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Sunday, March 29, 2015
Diet and Nutrition
Healthy height and weight for a 13yr old boy?
I`m 13 years old and am about 4`7" or 4`8". I don`t mind my height too much as many of my classmates are only a few cm/inches taller than me, but I weigh like 68 pounds.
How underweight am I, and how can I gain weight? I do a fair amount of exercise (swimming) and eat healthy, but I just can`t grow! What should I do?
I can hear your frustration when you state that "I just can't grow!" So, first of all it is important to realize that during adolescence biological changes (such as increases in height and weight, building muscle mass, and sexual maturation) happen at different ages, duration, and pacing for everyone. For boys, this can mean having a growth spurt between ages 10.5 to 16 years old. During a growth spurt, you can add on about 12 to 13 inches in height as well as double your muscle mass between the ages of 10 and 17 (which will increase your weight).
Secondly, you asked "how underweight am I?" In addition to the scale, health professionals' judge healthy weight and height using a growth chart which compares your growth over time (from birth). If you have consistently followed the same growth curve from birth, you are in a healthy range for your body type. Another tool we use is the body mass index or BMI (an estimate used to determine if a person may be at health risk due to their weight). In children, a BMI under the 5th percentile or over the 85th percentile indicates health concern. Since you weren't definite on your height, I calculated your BMI using both 4'7" and 4'8" using the on-line tool at http://pediatrics.about.com/cs/usefultools/l/bl_bmi_calc.htm It said that at 4'7" your BMI is 15.8 (the 8th percentile) and considered to be a healthy weight. At 4'8" your BMI is 15.3 and falls below the 5th percentile which is considered underweight.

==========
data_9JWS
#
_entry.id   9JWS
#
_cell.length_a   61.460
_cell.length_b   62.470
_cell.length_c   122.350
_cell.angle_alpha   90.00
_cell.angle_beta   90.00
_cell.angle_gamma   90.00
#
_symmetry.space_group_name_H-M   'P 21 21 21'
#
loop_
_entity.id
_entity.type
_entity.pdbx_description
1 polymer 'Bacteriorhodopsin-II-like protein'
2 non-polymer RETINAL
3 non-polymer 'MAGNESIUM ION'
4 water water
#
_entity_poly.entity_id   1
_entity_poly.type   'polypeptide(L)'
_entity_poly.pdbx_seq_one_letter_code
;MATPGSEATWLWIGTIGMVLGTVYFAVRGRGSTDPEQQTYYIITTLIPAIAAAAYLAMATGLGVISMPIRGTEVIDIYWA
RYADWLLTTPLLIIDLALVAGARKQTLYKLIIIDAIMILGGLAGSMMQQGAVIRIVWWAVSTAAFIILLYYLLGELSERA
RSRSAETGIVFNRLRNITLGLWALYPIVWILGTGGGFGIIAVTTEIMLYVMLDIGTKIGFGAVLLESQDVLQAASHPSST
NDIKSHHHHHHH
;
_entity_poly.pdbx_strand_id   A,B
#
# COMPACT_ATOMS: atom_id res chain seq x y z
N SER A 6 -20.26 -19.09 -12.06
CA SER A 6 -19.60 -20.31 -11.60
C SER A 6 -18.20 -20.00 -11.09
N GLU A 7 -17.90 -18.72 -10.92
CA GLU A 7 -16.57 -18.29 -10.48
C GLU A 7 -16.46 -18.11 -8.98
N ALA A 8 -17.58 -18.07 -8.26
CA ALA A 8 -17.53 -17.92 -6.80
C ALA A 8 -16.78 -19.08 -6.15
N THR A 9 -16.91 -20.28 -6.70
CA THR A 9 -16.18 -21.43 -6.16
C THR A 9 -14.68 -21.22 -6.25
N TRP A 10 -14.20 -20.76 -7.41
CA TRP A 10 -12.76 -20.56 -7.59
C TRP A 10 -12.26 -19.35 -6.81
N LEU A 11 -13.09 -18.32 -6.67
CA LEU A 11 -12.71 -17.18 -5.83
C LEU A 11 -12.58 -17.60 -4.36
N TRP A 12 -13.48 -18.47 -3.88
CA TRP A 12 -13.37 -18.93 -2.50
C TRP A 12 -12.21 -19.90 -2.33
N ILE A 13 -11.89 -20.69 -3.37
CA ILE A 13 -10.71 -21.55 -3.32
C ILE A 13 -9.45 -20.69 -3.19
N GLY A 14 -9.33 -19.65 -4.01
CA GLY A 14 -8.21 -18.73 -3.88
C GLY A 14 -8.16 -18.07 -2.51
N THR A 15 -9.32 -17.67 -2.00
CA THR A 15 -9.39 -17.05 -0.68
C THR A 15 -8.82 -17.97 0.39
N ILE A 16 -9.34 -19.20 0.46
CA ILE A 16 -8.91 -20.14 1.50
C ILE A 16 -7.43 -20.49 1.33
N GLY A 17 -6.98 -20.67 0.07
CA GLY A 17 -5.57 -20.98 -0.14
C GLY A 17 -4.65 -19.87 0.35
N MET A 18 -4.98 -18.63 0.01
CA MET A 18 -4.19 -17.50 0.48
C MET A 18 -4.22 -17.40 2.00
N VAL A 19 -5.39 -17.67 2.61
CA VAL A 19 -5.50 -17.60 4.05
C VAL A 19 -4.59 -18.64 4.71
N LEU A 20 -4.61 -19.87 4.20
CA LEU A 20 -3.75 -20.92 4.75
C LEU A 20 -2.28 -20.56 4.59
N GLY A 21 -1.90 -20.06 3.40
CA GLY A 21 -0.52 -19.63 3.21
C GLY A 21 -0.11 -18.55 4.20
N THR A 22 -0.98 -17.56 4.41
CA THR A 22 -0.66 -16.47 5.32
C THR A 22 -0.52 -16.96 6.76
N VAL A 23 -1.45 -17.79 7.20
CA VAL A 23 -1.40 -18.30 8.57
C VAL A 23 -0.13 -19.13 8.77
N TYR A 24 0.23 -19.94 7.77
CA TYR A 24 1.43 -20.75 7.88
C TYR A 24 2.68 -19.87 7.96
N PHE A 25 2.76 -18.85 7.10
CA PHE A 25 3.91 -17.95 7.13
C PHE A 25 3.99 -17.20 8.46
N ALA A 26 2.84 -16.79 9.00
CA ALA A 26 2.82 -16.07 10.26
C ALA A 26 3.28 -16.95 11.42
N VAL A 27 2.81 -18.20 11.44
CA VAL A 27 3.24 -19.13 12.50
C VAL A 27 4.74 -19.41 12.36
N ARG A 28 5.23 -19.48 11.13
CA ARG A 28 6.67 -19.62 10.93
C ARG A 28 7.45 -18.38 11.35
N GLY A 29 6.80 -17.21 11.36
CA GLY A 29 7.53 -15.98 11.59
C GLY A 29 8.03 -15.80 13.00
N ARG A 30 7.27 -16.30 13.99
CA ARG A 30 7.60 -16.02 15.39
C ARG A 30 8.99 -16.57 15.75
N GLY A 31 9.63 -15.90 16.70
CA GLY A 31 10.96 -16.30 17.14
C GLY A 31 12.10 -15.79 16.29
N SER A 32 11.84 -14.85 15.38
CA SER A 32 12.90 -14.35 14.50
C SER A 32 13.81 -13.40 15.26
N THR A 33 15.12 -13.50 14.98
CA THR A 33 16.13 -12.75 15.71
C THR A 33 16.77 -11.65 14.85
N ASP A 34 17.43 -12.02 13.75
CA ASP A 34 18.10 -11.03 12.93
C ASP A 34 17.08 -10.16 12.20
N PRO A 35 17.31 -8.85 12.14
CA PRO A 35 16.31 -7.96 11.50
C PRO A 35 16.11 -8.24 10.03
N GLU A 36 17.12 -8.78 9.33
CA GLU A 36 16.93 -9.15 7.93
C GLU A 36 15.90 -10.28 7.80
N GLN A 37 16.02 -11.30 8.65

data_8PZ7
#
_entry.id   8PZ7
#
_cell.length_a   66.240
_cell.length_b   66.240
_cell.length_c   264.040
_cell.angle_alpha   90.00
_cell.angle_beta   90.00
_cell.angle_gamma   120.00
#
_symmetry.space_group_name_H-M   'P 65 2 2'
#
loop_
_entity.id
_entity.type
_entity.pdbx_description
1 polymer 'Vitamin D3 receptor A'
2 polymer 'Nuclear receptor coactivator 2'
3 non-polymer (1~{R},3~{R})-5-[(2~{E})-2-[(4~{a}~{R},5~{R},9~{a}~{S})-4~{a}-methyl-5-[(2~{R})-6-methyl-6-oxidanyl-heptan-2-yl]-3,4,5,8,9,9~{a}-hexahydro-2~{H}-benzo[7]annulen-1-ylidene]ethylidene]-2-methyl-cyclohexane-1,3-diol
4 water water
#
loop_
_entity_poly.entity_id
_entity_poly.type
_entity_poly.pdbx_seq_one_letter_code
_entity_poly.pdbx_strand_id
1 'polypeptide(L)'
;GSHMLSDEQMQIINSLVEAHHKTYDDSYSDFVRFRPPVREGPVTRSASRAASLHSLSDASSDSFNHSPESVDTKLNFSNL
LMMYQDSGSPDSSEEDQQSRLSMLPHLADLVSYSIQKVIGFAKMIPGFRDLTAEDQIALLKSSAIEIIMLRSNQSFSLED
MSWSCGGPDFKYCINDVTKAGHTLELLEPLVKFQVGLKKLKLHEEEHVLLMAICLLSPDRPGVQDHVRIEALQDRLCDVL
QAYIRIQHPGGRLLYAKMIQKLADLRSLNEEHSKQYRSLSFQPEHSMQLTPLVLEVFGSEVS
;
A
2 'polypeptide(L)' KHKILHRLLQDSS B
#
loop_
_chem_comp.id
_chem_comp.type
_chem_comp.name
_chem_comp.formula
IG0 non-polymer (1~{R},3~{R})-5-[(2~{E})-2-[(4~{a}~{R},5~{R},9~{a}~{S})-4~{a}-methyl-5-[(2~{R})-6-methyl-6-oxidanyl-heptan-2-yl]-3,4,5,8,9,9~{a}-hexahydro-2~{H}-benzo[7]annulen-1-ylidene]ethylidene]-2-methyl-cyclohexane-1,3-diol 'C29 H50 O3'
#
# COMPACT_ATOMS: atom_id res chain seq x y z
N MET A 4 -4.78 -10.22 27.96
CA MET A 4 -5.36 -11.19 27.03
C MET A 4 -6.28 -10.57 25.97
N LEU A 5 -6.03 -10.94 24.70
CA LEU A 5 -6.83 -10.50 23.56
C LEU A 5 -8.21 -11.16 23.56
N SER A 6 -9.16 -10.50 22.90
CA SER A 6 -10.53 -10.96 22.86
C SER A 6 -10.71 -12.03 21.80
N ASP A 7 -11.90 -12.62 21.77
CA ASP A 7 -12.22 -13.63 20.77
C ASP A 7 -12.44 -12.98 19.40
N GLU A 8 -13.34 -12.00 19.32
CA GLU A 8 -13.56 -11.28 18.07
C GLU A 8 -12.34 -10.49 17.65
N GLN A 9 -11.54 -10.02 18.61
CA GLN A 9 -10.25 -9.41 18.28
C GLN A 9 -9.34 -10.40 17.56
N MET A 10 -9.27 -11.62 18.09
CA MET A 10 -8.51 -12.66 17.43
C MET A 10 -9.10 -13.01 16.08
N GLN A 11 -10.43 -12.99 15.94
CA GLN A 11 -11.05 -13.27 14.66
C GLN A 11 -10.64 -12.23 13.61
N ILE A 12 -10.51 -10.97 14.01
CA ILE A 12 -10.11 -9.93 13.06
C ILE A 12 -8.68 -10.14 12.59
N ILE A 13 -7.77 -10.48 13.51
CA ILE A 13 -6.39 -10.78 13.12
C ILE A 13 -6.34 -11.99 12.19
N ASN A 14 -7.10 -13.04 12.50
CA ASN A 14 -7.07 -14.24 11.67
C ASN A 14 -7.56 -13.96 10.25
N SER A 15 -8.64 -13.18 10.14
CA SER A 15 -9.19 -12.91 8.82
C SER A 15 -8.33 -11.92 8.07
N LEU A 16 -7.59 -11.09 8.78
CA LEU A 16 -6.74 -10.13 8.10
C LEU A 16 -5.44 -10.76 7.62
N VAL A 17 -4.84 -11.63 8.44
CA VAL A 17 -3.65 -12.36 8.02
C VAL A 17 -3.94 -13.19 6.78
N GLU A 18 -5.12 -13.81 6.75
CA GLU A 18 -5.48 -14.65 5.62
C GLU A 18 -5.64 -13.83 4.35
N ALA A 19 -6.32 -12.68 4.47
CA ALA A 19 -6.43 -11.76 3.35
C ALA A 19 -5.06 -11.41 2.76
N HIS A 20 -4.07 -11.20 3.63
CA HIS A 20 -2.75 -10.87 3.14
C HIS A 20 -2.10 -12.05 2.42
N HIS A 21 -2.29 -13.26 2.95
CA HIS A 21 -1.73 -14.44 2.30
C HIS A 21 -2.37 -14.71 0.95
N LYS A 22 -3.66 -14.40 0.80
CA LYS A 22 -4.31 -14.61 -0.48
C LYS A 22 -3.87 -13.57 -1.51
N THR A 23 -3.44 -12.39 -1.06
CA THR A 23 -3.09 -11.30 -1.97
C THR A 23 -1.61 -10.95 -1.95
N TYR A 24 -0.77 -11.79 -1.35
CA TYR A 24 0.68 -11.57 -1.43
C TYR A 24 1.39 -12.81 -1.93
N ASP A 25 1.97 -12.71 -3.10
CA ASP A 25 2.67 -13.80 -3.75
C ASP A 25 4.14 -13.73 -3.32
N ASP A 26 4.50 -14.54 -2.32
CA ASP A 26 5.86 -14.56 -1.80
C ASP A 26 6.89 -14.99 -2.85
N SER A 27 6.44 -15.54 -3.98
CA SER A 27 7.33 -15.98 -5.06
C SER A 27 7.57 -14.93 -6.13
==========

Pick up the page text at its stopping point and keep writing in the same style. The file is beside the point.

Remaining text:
So, to determine if you actually are underweight it would be helpful to have your parents take you to see a pediatrician for an evaluation; then it would be a good idea to see a dietitian for some individual help. Your diet and exercise patterns would need to be evaluated. It is also important to consider if you are in a growth spurt (sometimes we grow taller and thin first, then the weight catches up as the height slows in growth). Since you state that you already eat a well balanced diet and swim, you are off to a good start. You (along with your parents and a dietitian) will need to make sure that you also take in enough calories to support your continuing growth and ensure that you are getting the proper nutrients you need (including protein, iron, zinc, and calcium for development of bone and lean tissue). Weight gain should be gradual, over time. Small increases in healthy foods will help you put on weight. Do not go for the "quick fix." Remember to try not to fill up on "junk foods" (chips, fried foods, pop, candy); let your calories continue to come from nutritious sources (fruits, vegetables, whole grains, low-fat dairy, lean meats, nuts) instead. If you visit the MyPyramid.gov website, you can tailor a diet to meet your needs according to your age, gender, and activity level. Go to "my pyramid plan" at http://mypyramid.gov/mypyramid/index.aspx.
Also, consider trying other exercises in addition to swimming. Weight bearing exercise (such as walking or running) will help build muscle and add to your body weight in a good way.
I hope this helps put things into perspective for you. Be patient with yourself and be sure to speak to your parents and doctor about your concerns. Good luck!
Jane Korsberg, MS, RD, LD
Senior Instructor of Nutrition
School of Medicine
Case Western Reserve University